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Research in the English Department

Faculty Publications

Our faculty have diverse research interests, and we publish in many disciplines including: children's literature, creative writing, film studies, folklore, linguistics, literature, multicultural and transnational literatures, rhetoric and composition, teaching English to speakers of other languages, technical and professional communication, and more. This page includes a small sample of our recent publications in both popular and academic venues. 

Congratulations to Margaret Bauer!
Congratulations to Margaret Bauer, whose personal essay “Design of Darkness” was just published in the Spring 2017 issue of storySouth. You can read it online here: http://www.storysouth.com/2017/03/design-of-darkness.html. storySouth showcases the best fiction, creative nonfiction, and poetry that writers from the new south have to offer. Special emphasis is given to finding and promoting the works of promising new writers.

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John Hoppenthaler’s poem “Immigrant Song” is reprinted in Vox Populi: A Public Sphere for Politics and Poetry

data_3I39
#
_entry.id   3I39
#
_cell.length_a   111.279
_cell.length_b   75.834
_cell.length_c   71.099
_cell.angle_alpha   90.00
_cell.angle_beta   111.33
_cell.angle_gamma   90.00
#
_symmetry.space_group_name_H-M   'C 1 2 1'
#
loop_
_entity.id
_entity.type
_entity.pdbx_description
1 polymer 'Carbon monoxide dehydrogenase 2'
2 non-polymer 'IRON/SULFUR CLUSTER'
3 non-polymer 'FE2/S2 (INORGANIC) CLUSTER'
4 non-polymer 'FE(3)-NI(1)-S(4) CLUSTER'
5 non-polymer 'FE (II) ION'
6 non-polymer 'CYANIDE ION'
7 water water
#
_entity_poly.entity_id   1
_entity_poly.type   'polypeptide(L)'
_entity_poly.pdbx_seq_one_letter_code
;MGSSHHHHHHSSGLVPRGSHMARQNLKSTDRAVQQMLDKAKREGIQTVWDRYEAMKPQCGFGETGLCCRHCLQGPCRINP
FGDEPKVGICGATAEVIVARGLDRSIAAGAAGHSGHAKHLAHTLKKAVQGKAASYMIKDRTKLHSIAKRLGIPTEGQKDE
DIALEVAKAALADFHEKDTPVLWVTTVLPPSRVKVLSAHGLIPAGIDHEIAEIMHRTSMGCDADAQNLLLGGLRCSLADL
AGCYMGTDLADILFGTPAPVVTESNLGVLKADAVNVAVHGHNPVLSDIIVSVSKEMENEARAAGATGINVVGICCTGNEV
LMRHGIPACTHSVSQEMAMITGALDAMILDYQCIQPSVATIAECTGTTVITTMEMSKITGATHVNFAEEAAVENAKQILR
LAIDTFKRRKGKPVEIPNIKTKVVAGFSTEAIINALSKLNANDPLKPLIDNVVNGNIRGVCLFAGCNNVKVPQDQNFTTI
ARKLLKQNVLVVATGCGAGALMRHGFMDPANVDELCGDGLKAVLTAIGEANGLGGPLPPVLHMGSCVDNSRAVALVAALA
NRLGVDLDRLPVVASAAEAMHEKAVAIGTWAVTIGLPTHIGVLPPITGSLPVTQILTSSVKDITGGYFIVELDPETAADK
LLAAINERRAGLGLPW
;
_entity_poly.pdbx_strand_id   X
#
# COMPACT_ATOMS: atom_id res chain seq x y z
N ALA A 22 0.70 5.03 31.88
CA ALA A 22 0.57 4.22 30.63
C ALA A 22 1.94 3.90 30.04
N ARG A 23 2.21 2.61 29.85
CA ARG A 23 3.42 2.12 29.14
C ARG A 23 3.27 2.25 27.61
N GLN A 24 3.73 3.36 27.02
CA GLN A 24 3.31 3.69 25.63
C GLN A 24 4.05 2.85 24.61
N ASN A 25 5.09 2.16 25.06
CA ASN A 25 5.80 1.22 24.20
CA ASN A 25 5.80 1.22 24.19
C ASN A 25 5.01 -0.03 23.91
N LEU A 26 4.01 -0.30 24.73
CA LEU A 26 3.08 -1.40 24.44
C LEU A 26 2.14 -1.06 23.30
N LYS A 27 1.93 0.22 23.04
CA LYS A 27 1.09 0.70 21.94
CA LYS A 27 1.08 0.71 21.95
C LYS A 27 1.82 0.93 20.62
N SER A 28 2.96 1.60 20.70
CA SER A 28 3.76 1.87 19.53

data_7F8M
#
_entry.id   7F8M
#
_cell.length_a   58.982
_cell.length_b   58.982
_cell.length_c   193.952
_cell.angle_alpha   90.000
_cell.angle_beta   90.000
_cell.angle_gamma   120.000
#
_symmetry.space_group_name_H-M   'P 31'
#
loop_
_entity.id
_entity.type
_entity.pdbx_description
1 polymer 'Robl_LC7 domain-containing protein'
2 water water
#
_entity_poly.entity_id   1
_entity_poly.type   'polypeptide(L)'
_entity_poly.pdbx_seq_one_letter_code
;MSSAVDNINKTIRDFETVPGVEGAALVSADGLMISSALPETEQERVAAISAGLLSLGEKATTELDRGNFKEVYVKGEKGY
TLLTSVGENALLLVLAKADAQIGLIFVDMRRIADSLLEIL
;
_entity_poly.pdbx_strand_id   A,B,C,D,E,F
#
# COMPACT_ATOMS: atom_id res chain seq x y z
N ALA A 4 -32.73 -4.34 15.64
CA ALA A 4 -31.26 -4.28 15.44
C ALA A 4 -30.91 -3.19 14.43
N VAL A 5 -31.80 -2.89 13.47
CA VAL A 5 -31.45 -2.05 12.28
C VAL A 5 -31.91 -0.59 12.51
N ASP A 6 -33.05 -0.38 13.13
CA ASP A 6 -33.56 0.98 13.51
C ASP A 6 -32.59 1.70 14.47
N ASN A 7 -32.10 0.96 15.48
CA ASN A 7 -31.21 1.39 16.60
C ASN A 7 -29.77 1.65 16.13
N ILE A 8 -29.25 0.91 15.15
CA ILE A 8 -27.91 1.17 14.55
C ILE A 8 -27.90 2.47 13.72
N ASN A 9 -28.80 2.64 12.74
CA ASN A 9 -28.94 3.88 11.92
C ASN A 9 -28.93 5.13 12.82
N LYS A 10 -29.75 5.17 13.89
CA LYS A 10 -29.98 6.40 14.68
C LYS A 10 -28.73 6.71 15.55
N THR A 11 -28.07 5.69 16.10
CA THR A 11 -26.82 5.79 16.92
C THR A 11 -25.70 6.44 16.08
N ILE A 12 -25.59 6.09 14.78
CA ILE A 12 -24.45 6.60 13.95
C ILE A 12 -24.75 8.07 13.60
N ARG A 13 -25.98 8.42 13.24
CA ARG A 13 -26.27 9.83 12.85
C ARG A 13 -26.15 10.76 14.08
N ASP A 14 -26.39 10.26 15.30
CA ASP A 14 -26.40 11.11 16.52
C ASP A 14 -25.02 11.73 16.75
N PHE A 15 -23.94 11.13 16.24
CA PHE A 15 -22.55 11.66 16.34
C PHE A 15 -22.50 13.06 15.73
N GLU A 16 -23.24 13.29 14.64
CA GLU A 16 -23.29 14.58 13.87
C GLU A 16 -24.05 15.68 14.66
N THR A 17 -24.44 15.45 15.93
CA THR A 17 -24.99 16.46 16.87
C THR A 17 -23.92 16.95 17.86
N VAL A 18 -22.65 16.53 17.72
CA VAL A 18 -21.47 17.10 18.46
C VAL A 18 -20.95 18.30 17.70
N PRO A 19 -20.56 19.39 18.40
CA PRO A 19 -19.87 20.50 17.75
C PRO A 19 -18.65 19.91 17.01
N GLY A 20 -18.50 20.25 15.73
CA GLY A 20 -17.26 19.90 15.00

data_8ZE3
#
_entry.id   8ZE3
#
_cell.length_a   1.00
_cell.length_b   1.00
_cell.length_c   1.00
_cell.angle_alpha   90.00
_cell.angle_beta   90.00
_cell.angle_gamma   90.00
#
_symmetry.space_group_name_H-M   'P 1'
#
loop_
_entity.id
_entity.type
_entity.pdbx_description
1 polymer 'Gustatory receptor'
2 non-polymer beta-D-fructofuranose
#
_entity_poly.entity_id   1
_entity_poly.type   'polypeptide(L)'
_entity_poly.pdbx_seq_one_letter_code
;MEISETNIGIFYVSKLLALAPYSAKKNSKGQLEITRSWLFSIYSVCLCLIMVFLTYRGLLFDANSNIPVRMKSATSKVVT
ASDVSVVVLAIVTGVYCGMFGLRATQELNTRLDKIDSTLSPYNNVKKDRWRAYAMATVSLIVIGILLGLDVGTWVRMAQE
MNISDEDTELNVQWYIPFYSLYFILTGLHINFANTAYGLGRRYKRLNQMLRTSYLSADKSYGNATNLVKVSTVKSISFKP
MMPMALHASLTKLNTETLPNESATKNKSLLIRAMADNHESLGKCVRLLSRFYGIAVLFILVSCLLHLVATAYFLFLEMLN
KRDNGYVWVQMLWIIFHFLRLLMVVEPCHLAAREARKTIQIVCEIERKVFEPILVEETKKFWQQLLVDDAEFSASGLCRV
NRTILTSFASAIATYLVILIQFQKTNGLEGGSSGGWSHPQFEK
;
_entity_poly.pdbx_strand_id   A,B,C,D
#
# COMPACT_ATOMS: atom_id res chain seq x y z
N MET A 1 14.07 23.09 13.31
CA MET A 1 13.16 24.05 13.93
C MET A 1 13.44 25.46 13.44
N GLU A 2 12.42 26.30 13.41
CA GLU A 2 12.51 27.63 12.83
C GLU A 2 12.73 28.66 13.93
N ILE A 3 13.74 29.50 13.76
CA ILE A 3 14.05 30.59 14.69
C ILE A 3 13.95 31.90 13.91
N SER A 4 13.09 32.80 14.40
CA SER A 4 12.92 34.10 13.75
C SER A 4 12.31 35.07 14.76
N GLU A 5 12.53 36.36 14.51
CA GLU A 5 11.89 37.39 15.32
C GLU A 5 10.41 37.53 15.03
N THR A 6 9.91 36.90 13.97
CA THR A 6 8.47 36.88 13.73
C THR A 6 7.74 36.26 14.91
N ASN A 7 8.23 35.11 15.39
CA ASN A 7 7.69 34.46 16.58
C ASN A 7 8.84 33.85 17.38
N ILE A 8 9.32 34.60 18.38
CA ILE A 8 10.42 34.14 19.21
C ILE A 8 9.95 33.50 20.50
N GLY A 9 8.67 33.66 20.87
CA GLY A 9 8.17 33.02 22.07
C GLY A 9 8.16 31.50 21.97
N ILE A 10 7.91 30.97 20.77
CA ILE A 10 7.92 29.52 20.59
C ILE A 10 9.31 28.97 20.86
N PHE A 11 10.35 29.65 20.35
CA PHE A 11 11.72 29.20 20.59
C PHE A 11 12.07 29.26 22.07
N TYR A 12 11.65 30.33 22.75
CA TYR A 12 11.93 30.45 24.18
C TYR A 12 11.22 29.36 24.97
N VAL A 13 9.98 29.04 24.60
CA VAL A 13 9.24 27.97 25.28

John Hoppenthaler’s poem “Immigrant Song” is reprinted in Vox Populi: A Public Sphere for Politics and Poetry. https://voxpopulisphere.com/2017/01/27/immigrant-song/

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Congratulations to Joyce Middleton!
Congratulations to Associate Professor Joyce Middleton, whose book Rhetorics of Whiteness: Postracial Hauntings in Popular Culture, Social Media, and Education (co-edited with Tammy M. Kennedy and Krista Ratcliffe) was published in December 2016 by Southern Illinois University Press. The essays in this book reveal how identifications with racialized whiteness continue to manifest themselves in American culture. More about the book: http://www.siupress.com/books/978-0-8093-3546-6. Go English!

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Congratulations to Andrea Kitta!
Congratulations to Andrea Kitta, who recently published an article “The significance of folklore for vaccine policy: discarding the deficit model,” in the journal Critical Public Health. Co-written with medical humanities scholar Daniel Goldberg, the paper addresses the relevance of medical folklore for vaccine policy intended to increase vaccination uptake. The authors make two primary claims: First, that dominant approaches to increasing

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Froula publishes special section of Cinema Journal on 15 Years after 9/11
Congrats to Dr. Anna Froula, who edited and introduced Cinema Journal’s *In Focus* on Media Studies 15 Years after 9/11. Her introduction, titled “What Keeps Me Up at Night” and the essays appeared in 56.1, Fall 2016.

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